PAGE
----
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Outcome measurements in obstructive sleep apnea: Beyond the apnea-hypopnea index

Authors

  • Samantha Tam MD,

    1. Department of Otolaryngology–Head and Neck Surgery, Schulich School of Medicine and Dentistry, University of Western Ontario, London, Ontario, Canada
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  • B. Tucker Woodson MD, FACS,

    1. and the Department of Otolaryngology and Human Communication, Medical College of Wisconsin, Milwaukee, Wisconsin, U.S.A
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  • Brian Rotenberg MD, MPH

    Corresponding author
    1. Department of Otolaryngology–Head and Neck Surgery, Schulich School of Medicine and Dentistry, University of Western Ontario, London, Ontario, Canada
    • Send correspondence to Brian Rotenberg, MD, St. Joseph's Healthcare Centre, 268 Grosvenor St., London, Ontario, Canada N6A 4V2. E-mail: brian.rotenberg@sjhc.london.on.ca

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  • Presented as a podium presentation at the 116th Triological Society Annual Meeting at COSM, Orlando, Florida, U.S.A., April 13, 2013.This study was funded by a grant from the International Sleep Surgical Society.

  • The authors have no other funding, financial relationships, or conflicts of interest to disclose.

Abstract

Objectives/Hypothesis

The apnea-hypopnea index (AHI) is overwhelmingly used as the main therapeutic metric in the assessment of obstructive sleep apnea (OSA) in surgical studies. However, using AHI as the sole measure is problematic. This study investigates the utility of other outcome measures for patients with OSA undergoing surgery.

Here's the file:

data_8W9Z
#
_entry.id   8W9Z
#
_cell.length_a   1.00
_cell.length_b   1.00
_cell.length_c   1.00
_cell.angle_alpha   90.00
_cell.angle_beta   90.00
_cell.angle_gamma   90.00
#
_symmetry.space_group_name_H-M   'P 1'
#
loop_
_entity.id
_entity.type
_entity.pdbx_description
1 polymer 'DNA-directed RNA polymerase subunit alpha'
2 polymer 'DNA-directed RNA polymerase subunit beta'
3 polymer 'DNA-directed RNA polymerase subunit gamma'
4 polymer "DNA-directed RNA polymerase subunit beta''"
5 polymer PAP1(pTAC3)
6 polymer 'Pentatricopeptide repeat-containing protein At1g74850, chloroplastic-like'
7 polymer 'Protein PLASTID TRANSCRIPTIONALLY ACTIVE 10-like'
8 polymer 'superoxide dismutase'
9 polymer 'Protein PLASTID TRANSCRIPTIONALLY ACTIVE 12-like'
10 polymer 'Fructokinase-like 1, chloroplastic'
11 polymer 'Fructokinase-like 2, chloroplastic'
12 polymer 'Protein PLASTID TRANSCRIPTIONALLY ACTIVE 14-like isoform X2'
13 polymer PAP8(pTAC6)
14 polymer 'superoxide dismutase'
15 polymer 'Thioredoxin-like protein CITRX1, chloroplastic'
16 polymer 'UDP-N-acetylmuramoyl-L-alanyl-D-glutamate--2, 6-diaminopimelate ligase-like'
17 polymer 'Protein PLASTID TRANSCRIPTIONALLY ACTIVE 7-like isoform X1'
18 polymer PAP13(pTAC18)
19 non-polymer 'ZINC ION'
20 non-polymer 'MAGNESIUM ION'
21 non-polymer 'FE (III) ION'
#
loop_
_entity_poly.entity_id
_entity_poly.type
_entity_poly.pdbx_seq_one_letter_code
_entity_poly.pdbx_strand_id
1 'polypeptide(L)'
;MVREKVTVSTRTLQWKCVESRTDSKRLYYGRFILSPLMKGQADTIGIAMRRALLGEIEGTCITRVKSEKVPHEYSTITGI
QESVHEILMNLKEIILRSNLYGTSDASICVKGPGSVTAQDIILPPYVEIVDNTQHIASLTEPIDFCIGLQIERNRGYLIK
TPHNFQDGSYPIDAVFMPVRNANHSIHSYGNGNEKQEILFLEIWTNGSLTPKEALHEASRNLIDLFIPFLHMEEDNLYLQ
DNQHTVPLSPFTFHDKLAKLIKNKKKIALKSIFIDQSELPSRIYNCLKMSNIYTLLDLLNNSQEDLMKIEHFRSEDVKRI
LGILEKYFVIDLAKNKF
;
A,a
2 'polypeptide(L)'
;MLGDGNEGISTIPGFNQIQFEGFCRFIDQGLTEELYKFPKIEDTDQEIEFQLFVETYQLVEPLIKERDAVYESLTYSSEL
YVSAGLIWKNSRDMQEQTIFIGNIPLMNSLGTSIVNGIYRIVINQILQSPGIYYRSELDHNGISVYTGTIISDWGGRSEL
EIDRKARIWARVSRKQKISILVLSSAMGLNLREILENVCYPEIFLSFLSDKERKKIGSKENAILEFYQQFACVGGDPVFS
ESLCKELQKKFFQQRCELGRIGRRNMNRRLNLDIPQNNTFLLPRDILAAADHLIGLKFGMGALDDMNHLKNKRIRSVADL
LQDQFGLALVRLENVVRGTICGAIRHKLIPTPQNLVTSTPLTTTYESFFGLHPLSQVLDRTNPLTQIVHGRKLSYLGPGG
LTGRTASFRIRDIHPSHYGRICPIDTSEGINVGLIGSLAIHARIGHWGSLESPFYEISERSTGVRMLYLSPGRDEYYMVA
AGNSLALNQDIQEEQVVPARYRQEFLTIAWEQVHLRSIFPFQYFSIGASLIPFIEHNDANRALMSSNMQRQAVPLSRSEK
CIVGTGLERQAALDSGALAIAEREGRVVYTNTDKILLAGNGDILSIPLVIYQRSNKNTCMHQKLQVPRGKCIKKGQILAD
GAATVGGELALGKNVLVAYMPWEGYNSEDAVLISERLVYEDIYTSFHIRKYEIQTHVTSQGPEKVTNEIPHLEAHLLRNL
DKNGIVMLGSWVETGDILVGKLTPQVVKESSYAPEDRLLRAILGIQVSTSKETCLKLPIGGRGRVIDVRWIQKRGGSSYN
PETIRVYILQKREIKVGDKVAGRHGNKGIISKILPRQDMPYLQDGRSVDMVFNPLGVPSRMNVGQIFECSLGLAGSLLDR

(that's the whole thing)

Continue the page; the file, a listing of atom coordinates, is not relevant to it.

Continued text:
Study Design

Systematic review of cohort and review studies.

Methods

A review was performed using the PubMed database. English articles focusing on outcome measures in adults with OSA were included. Studies in pediatric populations, those combining obstructing and central sleep apnea, and those without the use of outcome measures were excluded. Articles were categorized according to level of evidence. The Downs and Black scale and AMSTAR scale were used to assess quality.

Results

Of a total of 10,454 retrieved articles, 21 studies met inclusion and exclusion criteria. Most articles related to continuous positive airway pressure outcomes. Many categories of outcome measures were found: general quality of life, OSA-specific quality of life, measurements of sleepiness, performance, and physiological. Subjects with OSA scored differently in measurement tools in all categories compared to control populations or after treatment, and generally a poor correlation with AHI was seen.

Conclusions

The literature shows a range of tools based on symptoms and physiology of OSA that can assess effects of treatment. Assessment of surgical treatment for OSA should neither be limited to AHI as an outcome, nor should this be the only outcome stressed.

Level of Evidence

NA. Laryngoscope, 124:337–343, 2014

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